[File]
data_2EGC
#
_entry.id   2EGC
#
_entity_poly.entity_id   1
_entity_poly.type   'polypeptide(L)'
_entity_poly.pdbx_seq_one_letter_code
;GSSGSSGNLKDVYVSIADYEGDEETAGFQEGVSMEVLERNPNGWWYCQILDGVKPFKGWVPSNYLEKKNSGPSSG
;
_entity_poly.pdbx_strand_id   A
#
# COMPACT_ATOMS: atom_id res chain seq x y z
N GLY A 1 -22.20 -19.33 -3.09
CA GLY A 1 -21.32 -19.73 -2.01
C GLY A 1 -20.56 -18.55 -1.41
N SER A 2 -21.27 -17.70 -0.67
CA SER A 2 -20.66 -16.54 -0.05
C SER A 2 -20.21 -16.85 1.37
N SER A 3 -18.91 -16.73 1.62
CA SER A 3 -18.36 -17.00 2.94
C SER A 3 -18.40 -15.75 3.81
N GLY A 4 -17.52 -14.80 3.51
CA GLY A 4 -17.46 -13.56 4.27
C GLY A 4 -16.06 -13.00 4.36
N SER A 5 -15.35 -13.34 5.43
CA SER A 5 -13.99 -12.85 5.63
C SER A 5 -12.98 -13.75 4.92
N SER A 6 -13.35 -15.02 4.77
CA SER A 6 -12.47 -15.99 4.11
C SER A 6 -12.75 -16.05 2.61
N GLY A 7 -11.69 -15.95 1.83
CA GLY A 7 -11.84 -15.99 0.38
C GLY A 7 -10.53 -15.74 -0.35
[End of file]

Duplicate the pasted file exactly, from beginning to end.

data_2EGC
#
_entry.id   2EGC
#
_entity_poly.entity_id   1
_entity_poly.type   'polypeptide(L)'
_entity_poly.pdbx_seq_one_letter_code
;GSSGSSGNLKDVYVSIADYEGDEETAGFQEGVSMEVLERNPNGWWYCQILDGVKPFKGWVPSNYLEKKNSGPSSG
;
_entity_poly.pdbx_strand_id   A
#
# COMPACT_ATOMS: atom_id res chain seq x y z
N GLY A 1 -22.20 -19.33 -3.09
CA GLY A 1 -21.32 -19.73 -2.01
C GLY A 1 -20.56 -18.55 -1.41
N SER A 2 -21.27 -17.70 -0.67
CA SER A 2 -20.66 -16.54 -0.05
C SER A 2 -20.21 -16.85 1.37
N SER A 3 -18.91 -16.73 1.62
CA SER A 3 -18.36 -17.00 2.94
C SER A 3 -18.40 -15.75 3.81
N GLY A 4 -17.52 -14.80 3.51
CA GLY A 4 -17.46 -13.56 4.27
C GLY A 4 -16.06 -13.00 4.36
N SER A 5 -15.35 -13.34 5.43
CA SER A 5 -13.99 -12.85 5.63
C SER A 5 -12.98 -13.75 4.92
N SER A 6 -13.35 -15.02 4.77
CA SER A 6 -12.47 -15.99 4.11
C SER A 6 -12.75 -16.05 2.61
N GLY A 7 -11.69 -15.95 1.83
CA GLY A 7 -11.84 -15.99 0.38
C GLY A 7 -10.53 -15.74 -0.35